A second-generation antipsychotic is usually the first choice for people who are having a psychotic episode for the first time. If the first medicine tried is not effective in controlling symptoms, a different second-generation or a first-generation antipsychotic may need to be tried.

It’s usually recommended that people take antipsychotic medicines for 2 to 5 years after a psychotic episode. After a certain period of time (usually at least 2 years after full recovery from a psychotic episode), some people may be able to have a trial of no medicines under their doctor’s supervision. If they remain symptom free, they may not need to take long-term medicines.

For those who do need ongoing medication, first- or second-generation antipsychotic medicines can be used. Some second-generation antipsychotic medicines may be more effective than first-generation antipsychotics against the 'negative' symptoms of schizophrenia, such as social withdrawal, loss of motivation and lack of emotional expression.

Taking your medicine as prescribed is important to give yourself the best chance of avoiding further psychotic episodes. Medicines are usually taken by mouth every day. If you have trouble remembering to take your medication, you may find it helps to use a special container that contains a dose for each day (sometimes called a dosette box), or to use a reminder or an app on your mobile phone.

Alternatively, antipsychotic medicines can be given as injections once every 2 to 4 weeks. The injection, called a depot injection, is given into a muscle, and the medicine is slowly released into the body over several weeks. Depot injections are useful in people who find it difficult to manage their medication.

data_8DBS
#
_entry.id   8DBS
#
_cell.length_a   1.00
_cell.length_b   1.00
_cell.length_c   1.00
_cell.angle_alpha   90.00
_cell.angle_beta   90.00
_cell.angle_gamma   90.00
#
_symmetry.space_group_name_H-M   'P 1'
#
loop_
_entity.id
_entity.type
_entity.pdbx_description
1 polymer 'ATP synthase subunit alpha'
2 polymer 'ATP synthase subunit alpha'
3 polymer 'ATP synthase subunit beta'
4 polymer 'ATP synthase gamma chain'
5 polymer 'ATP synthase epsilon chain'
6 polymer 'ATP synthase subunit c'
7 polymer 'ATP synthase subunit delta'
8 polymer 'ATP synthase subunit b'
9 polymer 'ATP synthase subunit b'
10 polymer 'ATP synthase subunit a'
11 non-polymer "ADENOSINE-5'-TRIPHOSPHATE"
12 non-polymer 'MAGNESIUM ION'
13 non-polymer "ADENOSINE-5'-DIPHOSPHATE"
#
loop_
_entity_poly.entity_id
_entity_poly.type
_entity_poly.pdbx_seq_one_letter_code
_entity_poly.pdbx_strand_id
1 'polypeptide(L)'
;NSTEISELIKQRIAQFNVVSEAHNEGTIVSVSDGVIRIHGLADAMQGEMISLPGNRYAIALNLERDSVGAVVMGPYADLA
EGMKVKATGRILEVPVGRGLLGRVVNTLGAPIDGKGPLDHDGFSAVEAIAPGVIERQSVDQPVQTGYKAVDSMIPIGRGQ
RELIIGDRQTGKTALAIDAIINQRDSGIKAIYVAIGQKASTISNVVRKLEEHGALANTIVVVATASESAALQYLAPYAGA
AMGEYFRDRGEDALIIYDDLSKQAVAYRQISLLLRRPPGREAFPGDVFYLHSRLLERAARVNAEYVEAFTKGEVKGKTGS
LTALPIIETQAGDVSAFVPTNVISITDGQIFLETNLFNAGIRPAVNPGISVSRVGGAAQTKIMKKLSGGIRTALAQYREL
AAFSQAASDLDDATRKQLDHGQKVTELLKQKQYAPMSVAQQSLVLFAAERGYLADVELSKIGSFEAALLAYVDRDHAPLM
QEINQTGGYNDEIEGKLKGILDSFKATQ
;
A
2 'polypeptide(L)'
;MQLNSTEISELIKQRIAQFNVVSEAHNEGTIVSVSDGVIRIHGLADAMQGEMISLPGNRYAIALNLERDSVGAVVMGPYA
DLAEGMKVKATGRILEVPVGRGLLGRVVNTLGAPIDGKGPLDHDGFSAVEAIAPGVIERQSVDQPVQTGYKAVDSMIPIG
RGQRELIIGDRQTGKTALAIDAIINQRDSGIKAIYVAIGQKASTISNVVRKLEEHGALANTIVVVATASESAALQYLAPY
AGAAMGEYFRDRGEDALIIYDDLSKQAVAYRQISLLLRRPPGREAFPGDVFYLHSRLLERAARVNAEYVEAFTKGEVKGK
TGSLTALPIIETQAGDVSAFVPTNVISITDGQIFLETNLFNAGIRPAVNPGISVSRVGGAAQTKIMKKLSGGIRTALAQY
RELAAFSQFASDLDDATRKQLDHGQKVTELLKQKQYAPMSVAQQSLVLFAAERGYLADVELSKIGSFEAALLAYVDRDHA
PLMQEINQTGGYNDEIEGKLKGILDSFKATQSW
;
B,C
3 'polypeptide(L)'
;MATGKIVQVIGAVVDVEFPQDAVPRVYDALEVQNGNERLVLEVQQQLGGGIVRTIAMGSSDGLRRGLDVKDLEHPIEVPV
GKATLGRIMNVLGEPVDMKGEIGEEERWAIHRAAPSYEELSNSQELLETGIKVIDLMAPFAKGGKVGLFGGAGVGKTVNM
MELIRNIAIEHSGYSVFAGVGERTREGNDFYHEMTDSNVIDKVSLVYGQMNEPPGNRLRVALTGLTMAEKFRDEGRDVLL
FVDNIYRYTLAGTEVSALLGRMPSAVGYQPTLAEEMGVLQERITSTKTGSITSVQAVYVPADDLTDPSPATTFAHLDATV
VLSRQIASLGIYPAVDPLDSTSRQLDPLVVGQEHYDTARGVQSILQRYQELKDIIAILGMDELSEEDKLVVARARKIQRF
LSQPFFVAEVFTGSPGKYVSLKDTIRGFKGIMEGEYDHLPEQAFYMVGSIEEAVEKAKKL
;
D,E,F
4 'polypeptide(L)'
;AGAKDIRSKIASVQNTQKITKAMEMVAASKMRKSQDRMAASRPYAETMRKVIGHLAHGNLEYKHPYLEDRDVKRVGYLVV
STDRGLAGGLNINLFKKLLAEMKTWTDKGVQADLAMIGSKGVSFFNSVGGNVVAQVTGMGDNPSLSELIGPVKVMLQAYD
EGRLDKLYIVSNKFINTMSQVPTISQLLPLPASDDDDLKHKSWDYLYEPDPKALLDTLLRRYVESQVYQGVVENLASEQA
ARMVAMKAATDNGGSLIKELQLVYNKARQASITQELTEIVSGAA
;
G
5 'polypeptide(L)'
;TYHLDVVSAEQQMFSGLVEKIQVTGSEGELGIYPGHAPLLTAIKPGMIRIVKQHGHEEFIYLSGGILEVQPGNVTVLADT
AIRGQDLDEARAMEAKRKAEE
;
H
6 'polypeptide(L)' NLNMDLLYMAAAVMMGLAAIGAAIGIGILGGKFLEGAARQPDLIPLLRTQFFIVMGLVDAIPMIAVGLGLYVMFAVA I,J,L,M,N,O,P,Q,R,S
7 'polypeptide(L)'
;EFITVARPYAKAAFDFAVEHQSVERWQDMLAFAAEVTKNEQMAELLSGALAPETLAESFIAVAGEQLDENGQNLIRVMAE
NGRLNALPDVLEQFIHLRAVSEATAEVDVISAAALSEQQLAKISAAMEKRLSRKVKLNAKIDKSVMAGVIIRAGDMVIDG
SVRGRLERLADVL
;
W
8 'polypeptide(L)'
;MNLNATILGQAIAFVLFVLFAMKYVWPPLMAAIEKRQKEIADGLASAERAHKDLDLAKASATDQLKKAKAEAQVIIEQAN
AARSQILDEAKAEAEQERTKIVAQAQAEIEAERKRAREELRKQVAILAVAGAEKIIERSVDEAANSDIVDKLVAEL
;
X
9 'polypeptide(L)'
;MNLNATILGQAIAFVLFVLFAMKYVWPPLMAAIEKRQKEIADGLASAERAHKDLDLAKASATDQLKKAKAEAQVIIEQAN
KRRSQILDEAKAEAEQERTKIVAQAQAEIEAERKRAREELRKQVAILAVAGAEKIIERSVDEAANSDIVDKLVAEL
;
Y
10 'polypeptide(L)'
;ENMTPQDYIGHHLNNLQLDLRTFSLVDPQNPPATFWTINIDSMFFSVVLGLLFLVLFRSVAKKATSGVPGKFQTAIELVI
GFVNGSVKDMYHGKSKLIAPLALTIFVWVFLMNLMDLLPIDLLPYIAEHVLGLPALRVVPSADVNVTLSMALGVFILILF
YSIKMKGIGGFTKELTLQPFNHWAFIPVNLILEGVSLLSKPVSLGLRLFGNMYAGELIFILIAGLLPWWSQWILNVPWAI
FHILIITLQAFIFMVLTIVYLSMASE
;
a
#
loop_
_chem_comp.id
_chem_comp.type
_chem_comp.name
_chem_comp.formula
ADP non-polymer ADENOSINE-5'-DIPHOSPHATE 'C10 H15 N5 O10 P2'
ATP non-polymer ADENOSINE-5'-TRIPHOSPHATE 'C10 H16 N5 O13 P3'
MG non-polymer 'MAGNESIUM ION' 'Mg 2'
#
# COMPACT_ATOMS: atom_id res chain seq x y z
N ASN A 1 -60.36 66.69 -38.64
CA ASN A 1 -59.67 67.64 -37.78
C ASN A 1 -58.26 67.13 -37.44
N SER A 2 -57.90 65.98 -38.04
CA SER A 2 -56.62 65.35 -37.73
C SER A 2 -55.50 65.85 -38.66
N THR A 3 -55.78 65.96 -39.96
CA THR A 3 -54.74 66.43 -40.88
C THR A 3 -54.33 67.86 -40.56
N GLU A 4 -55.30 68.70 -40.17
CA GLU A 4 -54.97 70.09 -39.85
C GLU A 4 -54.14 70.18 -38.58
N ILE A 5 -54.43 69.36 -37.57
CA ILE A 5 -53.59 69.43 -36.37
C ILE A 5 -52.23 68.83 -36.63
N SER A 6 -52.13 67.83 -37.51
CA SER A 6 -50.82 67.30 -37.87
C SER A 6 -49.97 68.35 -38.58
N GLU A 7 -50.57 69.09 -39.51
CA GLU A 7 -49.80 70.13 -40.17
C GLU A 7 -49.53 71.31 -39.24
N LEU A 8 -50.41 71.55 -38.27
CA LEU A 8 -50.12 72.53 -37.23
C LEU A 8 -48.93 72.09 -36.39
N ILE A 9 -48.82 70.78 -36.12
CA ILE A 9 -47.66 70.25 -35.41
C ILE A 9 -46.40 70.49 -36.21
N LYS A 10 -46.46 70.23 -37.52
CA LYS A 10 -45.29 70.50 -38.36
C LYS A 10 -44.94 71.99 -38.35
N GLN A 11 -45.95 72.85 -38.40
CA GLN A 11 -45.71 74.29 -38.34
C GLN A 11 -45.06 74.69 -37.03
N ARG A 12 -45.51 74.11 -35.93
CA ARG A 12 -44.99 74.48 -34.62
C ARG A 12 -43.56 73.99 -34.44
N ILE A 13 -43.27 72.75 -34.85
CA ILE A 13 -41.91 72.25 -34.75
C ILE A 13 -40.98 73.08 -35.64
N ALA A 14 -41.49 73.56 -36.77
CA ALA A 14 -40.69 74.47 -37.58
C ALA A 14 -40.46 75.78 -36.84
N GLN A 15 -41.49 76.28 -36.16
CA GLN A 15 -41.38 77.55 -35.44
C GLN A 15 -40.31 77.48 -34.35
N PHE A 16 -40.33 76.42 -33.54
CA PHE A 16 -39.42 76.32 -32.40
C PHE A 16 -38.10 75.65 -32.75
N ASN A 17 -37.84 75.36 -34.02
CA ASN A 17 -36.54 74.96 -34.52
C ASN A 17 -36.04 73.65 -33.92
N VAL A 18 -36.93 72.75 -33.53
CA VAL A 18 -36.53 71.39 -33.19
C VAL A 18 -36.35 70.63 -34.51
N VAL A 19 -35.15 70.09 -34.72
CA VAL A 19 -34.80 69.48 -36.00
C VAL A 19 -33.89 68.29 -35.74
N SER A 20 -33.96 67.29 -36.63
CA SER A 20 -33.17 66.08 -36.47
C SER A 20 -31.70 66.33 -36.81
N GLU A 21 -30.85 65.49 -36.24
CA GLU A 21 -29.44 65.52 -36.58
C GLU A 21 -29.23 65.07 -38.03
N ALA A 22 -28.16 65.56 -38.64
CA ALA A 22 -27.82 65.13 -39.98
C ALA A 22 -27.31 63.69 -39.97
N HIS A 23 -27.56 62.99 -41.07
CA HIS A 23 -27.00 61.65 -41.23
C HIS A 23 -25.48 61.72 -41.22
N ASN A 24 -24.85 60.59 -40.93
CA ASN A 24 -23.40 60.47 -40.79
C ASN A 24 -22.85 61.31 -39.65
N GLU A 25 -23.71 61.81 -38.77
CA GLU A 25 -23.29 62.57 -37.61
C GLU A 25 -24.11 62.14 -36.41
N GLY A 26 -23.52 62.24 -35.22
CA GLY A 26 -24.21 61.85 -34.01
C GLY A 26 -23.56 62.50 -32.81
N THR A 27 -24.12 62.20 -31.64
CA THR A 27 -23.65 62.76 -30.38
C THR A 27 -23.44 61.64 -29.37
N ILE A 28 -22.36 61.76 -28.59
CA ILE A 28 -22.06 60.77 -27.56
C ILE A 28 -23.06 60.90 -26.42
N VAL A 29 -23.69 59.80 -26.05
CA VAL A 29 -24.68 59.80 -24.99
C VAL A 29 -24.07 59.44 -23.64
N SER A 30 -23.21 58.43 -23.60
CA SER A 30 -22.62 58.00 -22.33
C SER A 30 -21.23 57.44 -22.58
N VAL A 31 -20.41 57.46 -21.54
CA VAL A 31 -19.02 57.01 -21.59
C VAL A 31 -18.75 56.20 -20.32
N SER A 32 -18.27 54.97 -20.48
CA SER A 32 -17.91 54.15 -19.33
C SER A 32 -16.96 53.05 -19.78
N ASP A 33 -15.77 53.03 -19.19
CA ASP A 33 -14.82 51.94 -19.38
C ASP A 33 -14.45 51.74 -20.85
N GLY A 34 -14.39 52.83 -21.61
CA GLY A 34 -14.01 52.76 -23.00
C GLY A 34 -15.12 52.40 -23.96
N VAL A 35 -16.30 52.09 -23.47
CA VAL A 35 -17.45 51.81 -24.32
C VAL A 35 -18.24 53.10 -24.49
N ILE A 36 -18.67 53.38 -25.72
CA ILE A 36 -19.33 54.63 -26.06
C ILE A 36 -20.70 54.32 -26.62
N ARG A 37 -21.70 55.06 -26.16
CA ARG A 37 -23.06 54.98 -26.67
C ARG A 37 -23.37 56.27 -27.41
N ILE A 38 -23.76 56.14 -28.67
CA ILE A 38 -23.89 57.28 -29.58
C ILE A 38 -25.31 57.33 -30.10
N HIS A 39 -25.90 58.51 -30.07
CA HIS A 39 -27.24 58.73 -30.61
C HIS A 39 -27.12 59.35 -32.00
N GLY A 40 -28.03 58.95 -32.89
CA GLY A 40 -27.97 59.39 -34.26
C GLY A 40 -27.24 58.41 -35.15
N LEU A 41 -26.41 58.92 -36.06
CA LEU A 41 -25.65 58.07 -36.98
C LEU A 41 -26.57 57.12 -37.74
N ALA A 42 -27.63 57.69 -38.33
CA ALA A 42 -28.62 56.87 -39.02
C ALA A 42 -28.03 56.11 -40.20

Schizophrenia medicines and other drugs

Using drugs such as marijuana or stimulants such as cocaine and methamphetamine (including ice) can make symptoms worse and interfere with the treatment of schizophrenia. Alcohol can also affect your mental health and affect some medicines. Smoking can affect the blood concentration of some medicines and stop them working properly, so your dose may need to be adjusted if you stop (or start) smoking.

Antipsychotics and pregnancy

It’s not yet known whether many antipsychotics are safe to use during pregnancy or while breast feeding. Talk to your doctor if you become pregnant while taking antipsychotic medicines, or are planning a pregnancy. Your doctor can work with you to make sure your schizophrenia is adequately treated during your pregnancy, while reducing any risks to your baby that may be related to your medicines.

Last Reviewed: 31 October 2017
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References

1. Royal Australian and New Zealand College of Psychiatrists. Clinical Practice Guidelines for the Management of Schizophrenia and Related Disorders. Australian and New Zealand Journal of Psychiatry 2016;50(5): 1-117. https://www.ranzcp.org/Files/Resources/Publications/CPG/Clinician/CPG_Clinician_Full_Schizophrenia-pdf.aspx (accessed Oct 2017).
2. Schizophrenia and related psychoses (Published March 2013. Amended February 2014). In: eTG complete. Melbourne: Therapeutic Guidelines Limited; 2017 Jul. https://tgldcdp.tg.org.au/etgcomplete (accessed Oct 2017).
3. SANE Australia. Schizophrenia (updated 11 May 2017). https://www.sane.org/mental-health-and-illness/facts-and-guides/schizophrenia (accessed Oct 2017).
4. Royal Australian and New Zealand College of Psychiatrists. Schizophrenia - your guide (published 2017). https://www.yourhealthinmind.org/getmedia/50afd990-a2aa-4bde-afe3-87a0e37a25ee/Schizophrenia-YHIM.pdf.aspx?ext=.pdf (accessed Oct 2017).